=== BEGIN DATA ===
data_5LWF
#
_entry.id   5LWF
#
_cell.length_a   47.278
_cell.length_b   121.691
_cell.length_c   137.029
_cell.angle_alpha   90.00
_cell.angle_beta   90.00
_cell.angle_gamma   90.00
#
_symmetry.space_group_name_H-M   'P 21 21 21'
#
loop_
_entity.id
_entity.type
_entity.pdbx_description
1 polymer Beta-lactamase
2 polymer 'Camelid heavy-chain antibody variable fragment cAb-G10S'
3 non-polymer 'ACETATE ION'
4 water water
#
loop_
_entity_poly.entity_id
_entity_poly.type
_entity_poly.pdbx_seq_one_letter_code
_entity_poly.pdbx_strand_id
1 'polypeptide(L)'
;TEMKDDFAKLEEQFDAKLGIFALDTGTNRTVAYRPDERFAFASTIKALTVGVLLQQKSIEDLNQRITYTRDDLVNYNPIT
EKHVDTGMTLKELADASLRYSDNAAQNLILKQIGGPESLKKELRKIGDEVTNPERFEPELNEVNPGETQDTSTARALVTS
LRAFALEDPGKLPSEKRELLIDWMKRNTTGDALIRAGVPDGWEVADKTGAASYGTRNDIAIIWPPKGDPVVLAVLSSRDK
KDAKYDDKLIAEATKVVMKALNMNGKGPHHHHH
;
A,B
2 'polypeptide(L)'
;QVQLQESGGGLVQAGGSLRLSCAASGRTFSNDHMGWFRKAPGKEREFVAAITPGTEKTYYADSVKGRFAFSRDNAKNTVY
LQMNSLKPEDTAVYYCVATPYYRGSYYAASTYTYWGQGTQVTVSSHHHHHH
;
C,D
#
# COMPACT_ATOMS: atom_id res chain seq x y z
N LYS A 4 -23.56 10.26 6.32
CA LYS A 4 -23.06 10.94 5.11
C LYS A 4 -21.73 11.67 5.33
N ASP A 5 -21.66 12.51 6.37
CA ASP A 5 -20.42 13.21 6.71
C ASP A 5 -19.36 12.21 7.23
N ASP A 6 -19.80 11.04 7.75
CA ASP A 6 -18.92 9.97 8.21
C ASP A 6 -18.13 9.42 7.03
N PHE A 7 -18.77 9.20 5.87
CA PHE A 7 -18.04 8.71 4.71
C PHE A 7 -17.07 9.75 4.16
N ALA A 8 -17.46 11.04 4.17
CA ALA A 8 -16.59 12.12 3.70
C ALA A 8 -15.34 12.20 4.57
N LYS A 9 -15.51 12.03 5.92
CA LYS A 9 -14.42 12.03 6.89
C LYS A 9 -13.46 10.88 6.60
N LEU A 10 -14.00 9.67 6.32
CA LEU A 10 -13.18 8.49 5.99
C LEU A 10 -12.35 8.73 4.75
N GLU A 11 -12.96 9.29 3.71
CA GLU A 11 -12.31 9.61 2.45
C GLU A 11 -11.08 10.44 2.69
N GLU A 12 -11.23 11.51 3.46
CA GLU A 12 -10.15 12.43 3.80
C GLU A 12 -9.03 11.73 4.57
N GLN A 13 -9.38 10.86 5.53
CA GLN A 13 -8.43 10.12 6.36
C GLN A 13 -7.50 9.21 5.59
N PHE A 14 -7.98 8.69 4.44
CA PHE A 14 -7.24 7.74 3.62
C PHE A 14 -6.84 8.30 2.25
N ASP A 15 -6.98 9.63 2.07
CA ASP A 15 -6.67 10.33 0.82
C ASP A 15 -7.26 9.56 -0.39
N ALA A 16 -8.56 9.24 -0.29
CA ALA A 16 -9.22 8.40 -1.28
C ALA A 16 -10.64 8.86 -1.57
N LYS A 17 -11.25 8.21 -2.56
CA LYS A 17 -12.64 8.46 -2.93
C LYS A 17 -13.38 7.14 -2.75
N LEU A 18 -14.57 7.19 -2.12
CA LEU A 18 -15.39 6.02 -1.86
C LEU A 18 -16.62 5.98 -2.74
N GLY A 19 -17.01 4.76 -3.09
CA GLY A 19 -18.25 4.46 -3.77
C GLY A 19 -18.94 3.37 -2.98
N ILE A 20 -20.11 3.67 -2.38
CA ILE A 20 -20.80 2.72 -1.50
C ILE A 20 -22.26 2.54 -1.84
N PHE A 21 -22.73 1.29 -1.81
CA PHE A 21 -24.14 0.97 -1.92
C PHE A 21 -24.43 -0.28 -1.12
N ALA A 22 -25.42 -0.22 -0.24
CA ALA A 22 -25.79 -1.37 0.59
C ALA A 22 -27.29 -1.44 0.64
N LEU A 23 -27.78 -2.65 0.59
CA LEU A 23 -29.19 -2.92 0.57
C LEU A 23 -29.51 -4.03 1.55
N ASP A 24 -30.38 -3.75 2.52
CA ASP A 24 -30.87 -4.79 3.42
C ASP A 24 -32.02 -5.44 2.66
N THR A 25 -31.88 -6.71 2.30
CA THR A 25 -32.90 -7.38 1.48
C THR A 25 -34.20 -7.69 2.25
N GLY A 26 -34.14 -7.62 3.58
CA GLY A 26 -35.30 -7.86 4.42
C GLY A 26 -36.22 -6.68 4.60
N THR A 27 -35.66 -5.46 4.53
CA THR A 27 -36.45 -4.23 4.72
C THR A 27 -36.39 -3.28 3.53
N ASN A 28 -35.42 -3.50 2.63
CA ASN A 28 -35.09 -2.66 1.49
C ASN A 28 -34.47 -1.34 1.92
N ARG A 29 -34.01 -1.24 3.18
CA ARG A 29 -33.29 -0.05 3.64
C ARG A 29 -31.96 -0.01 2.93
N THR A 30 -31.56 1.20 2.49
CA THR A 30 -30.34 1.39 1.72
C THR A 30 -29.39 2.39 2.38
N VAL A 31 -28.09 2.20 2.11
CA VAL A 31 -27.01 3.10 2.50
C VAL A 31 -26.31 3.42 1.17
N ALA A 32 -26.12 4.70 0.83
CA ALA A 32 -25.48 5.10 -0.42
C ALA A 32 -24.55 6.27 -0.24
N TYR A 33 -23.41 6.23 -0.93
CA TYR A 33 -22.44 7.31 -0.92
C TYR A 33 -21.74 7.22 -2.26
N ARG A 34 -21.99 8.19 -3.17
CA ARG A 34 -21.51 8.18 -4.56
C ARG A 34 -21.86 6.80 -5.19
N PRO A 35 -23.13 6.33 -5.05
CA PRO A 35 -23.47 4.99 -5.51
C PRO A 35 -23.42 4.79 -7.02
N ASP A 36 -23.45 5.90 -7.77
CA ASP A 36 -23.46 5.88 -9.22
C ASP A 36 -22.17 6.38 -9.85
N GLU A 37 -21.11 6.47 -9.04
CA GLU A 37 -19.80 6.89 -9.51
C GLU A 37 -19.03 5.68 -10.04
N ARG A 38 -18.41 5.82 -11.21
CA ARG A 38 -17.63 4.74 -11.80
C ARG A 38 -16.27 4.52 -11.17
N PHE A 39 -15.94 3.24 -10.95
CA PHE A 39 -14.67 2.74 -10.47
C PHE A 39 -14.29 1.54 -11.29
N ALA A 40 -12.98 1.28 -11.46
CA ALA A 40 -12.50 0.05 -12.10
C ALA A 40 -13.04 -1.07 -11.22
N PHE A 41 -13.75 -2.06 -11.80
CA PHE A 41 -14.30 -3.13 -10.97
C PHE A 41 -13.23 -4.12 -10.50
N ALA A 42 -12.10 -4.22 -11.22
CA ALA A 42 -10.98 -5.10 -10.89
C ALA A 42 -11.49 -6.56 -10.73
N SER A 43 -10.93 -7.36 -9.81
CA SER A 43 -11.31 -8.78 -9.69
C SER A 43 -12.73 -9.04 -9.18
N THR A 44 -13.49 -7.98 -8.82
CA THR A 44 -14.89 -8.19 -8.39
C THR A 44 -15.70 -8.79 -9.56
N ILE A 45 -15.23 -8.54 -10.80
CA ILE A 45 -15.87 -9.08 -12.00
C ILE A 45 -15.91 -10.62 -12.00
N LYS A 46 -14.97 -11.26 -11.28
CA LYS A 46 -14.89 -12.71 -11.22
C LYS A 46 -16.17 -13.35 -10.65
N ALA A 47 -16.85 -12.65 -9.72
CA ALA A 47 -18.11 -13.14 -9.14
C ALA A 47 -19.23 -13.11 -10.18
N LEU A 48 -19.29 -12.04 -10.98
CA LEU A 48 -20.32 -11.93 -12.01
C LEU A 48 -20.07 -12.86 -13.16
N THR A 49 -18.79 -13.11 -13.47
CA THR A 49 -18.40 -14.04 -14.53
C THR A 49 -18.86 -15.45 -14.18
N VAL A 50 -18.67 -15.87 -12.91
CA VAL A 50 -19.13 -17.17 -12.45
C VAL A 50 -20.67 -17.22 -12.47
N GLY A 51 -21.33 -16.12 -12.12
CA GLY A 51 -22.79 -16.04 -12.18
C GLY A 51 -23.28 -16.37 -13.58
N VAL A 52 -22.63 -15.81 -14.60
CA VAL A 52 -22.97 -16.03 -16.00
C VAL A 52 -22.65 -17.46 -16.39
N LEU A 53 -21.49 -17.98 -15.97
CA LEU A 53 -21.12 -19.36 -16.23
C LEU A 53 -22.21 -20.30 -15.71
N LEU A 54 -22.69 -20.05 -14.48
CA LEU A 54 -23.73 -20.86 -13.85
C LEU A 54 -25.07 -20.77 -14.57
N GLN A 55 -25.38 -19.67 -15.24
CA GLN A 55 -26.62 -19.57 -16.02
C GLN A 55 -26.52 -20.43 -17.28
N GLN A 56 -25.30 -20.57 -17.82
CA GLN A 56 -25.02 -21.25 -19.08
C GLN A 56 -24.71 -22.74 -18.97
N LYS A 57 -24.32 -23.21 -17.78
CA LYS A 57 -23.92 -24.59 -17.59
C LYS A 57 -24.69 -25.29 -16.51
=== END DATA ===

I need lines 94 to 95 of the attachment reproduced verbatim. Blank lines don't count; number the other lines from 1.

CA PHE A 21 -24.14 0.97 -1.92
C PHE A 21 -24.43 -0.28 -1.12